Connecting with your customers: what I learned watching a Sushi Master from Tama Sushi in Action

A Sushi Chef is not just a master of his craft and of his art

Taking a Sushi class at Tama Sushi close to Tsukiji was real fun, but also truly eye-opening. I realized that if I ever want to change profession and become a successful Itamae (Sushi Chef) it takes a lot more than just knowing how to cut the fish properly or how to produce a pretty shaped nigiri. I would have to live the spirit of „Omotenashi“, Japanese hospitality and service, to its perfection. Being a respectful host includes showing respect for the materials you are using (I was taught how to showcase a very precious piece of tuna in front of the clients before making a nigiri), being passionate, a good listener, an observer, and above all, somewhat of a psychologist.

I would need to be able to connect with my customers, and detect their habits and customs, likes and dislikes. All this has to happen within a very short period of time, basically between the time the customer takes a seat at the counter and the moment he's being served his first portion of sushi.

Just in case you worry about the language barrier: At Deep Japan we are happy to help with finding a good interpreter for your experience!

Here is where you can sign up for the class via Gurunavi: http://r.gnavi.co.jp/jge/en/entry/post-000814.html

Check out Tama Sushi's English Website here:

Sponsored Content

Some little tricks help: by serving a small dish at the beginning the Sushi Chef can find out whether his customer is right or left handed. Based on this he will decide how to place sushi on the plate so clients can eat them comfortably.

And have you ever wonderered why in upscale Sushi restaurants the nigiri are served one after the other and not all the same time? This is not only done in order to guarantee the highest degree of freshness, but also to observe if the customers eat the sushi with their fingers or use chopsticks. The Sushi chef adjusts his technique: loosely pressed format for customers using their hands and hardly pressed ones for those with chopsticks so that they don't fall apart.

Having learnt that you are most probably being watched by the itamae while enjoying your sushi, I decided to pay more attention on how I eat – by the way, if you are participating at a sushi course at Tama Sushi you will be taught some useful tipps and tricks. When it comes to using soy sauce (Shoyu), a lot can go wrong: never dip the rice into the soy sauce! Instead, turn the nigiri sideways (90 degrees), then make it inverted by twisting your wrist (or chopsticks) and dip the fish part into the sauce. Also: never dip wasabi into the soy sauce – this damages the flavor of the wasabi seriously. And finally: don't use soy sauce for any boiled fish such as conger eel (unagi)!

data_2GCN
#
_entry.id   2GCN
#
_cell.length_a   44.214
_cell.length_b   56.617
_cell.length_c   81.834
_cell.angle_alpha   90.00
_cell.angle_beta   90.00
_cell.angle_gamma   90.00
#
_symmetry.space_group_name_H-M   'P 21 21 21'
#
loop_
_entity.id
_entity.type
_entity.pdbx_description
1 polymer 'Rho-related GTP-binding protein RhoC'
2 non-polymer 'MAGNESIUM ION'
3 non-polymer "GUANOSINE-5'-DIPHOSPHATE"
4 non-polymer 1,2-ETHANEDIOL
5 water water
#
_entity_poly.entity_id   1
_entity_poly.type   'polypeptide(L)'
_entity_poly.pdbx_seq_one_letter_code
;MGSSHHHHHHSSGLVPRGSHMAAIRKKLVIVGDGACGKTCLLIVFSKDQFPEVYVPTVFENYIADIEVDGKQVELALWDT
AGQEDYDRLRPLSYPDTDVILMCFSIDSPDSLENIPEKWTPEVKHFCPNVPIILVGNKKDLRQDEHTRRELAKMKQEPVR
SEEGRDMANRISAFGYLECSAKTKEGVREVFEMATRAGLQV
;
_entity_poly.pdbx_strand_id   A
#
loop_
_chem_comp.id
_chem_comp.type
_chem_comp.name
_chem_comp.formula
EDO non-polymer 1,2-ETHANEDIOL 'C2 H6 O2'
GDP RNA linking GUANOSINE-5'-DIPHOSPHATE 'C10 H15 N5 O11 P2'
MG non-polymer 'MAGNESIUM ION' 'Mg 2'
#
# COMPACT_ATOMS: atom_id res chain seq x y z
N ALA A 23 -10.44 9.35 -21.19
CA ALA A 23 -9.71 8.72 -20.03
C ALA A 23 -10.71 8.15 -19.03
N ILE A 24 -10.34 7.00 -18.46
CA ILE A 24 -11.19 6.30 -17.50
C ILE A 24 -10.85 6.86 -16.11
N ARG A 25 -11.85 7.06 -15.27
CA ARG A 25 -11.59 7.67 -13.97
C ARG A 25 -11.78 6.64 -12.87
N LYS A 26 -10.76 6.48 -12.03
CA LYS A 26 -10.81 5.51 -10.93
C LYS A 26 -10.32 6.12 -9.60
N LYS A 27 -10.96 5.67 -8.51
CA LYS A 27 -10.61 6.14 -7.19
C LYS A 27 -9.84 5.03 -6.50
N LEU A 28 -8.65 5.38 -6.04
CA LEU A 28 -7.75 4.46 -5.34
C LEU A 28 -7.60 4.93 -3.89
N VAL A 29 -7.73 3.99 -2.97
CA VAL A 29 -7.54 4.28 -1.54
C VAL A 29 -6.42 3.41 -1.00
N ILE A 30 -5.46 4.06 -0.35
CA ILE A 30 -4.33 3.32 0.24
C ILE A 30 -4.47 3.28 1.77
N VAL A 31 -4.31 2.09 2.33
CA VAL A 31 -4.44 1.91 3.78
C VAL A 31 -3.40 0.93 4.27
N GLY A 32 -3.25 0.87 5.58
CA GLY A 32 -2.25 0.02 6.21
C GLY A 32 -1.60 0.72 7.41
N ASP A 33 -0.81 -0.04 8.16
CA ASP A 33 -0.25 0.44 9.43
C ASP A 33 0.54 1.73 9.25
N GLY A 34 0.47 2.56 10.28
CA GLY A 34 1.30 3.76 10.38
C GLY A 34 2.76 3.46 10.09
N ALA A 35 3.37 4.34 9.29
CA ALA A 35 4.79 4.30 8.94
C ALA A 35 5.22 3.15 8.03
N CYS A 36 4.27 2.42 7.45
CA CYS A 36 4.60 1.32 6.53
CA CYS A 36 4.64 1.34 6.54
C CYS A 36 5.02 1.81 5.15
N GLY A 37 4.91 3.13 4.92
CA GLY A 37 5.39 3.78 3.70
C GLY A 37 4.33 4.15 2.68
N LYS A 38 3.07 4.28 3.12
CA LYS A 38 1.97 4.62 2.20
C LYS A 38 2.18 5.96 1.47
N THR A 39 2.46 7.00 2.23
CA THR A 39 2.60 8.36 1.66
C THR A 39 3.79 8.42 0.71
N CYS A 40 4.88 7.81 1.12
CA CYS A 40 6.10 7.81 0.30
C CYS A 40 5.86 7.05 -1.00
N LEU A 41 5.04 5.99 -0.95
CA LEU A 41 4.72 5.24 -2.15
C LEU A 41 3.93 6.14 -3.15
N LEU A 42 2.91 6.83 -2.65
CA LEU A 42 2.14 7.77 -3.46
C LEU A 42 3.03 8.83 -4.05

Katharina image



You might also like



When I don't have a clear idea of what type of food (bento) to buy, I always choose SUKEROKU bento.It is simple bento, kind of Sushi without raw fish.As you see the picture, two kinds of sushi …

Moo Moo image

Moo Moo

The Glory that is Onigiri images

The Glory that is Onigiri

Often translated as a Japanese rice ball, they tend to come in two distinct shapes: disc and triangle. Onigiri is packed rice with some kind of filling inside then usually (but not always) wrapped in…

Nate image


Fun for Kids & Families to enjoy all over Japan images

Fun for Kids & Families to enjoy all over Japan

Of course there are amusement parks, including Disneyland and Universal Studios in Japan; fun playgrounds and adventure parks too. But I think even the day to day can offer fun experiences for kids. …

jjwalsh image


Setsubun - Ehomaki culture images

Setsubun - Ehomaki culture

"Setsubun" is the day before the beginning of Spring in Japan and it's on February 3rd every year. A long sushi roll is eaten on the night of Setsubun while facing toward the year's "lucky" direction…

EmiOnishi image


Sushi, the fast food of Japan images

Sushi, the fast food of Japan

Sushi, is the traditional fast food in Japan. It is finger food in fact. Yes, you read me well: you do not need any chopsticks to eat sushi. Your fingers are all enough. So, to me, a 4 Michelin s…

Claire image


The Wildest Times in Japan Begin With a Cup of Sake, a Traditional Japanese Rice Wine images

The Wildest Times in Japan Begin With a Cup of Sake, a Traditional Japanese Rice Wine

I remember going to a nearby Western Bar in Aiea with my friend from High School and sharing a few “Shots” of alcohol where you pour some mixture of strong and sweet into a little “shot glass” and do…